Two years after the death of Freddie Gray shook Baltimore, did the city let slip an opportunity to achieve lasting change in crime and justice? The six police officers who were charged in Gray’s arrest and death walked free. Promised funding for community-based initiatives has dried up. Crime has risen to startling levels, and arrests are down. Much of the city remains mired in poverty, reports the Baltimore Sun. Schone White, a barber, works near where Gray was arrested near a public housing project on April 12, 2015. “Changes?” White asked. “I haven’t really seen any changes in this area.”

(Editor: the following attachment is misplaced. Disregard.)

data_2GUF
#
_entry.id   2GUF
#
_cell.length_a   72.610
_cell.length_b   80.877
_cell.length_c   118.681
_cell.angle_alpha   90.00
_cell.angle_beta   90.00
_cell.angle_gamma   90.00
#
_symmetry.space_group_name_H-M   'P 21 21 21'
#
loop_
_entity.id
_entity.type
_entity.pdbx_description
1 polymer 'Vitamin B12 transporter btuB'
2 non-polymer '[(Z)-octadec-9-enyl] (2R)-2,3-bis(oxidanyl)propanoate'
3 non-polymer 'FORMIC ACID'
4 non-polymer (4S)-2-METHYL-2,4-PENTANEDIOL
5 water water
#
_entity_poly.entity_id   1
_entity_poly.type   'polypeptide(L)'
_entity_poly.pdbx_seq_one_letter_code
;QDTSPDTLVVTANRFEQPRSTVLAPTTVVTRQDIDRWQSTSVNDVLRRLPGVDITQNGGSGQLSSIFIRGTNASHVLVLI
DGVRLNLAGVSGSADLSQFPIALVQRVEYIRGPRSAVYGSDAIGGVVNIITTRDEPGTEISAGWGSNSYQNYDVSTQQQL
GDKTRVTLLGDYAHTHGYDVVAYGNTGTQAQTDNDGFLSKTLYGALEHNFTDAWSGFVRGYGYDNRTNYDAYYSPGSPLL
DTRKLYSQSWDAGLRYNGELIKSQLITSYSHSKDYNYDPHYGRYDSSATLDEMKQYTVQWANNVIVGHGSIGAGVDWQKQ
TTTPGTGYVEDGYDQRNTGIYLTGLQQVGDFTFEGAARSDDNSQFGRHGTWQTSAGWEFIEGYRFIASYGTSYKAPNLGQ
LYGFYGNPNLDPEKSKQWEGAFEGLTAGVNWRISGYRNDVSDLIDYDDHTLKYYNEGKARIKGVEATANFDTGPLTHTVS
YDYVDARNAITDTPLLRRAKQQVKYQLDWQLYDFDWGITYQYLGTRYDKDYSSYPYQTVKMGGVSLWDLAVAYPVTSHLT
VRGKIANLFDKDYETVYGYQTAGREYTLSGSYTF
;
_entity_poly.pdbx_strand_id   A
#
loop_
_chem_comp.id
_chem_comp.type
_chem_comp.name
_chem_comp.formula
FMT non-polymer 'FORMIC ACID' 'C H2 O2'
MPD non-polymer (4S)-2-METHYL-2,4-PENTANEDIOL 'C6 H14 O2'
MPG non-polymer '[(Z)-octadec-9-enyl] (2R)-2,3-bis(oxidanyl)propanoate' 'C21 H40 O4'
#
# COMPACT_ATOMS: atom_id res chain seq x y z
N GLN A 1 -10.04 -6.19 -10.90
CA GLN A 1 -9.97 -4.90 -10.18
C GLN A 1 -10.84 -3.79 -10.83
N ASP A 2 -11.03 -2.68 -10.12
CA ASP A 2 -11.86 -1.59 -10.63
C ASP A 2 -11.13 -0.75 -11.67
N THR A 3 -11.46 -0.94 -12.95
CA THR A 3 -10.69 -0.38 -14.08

Others say they see reasons to hang on to optimism, perhaps none stronger than a judge’s approval Friday of a consent decree that will direct reforms in the Baltimore Police Department. “I feel like the city’s been engaged in two years of conversation,” said Ray Kelly, president of the No Boundaries Coalition and a longtime Sandtown-Winchester resident. “And [Friday] was the first day of actual change, where now we can start to work to put this damn thing back together.” The city recorded more than 300 killings in each of the past two years. 2015 was the city’s deadliest year, per capita, on record. 2016 was second. Through April 1, homicides are up 60 percent this year compared with the same period in 2015, before Gray’s death. Nonfatal shootings have doubled, and robberies are up nearly 70 percent. “We are living in a danger zone and not getting the protection we need,” said the Rev. Keith Bailey, president of the Fulton Heights Community Organization.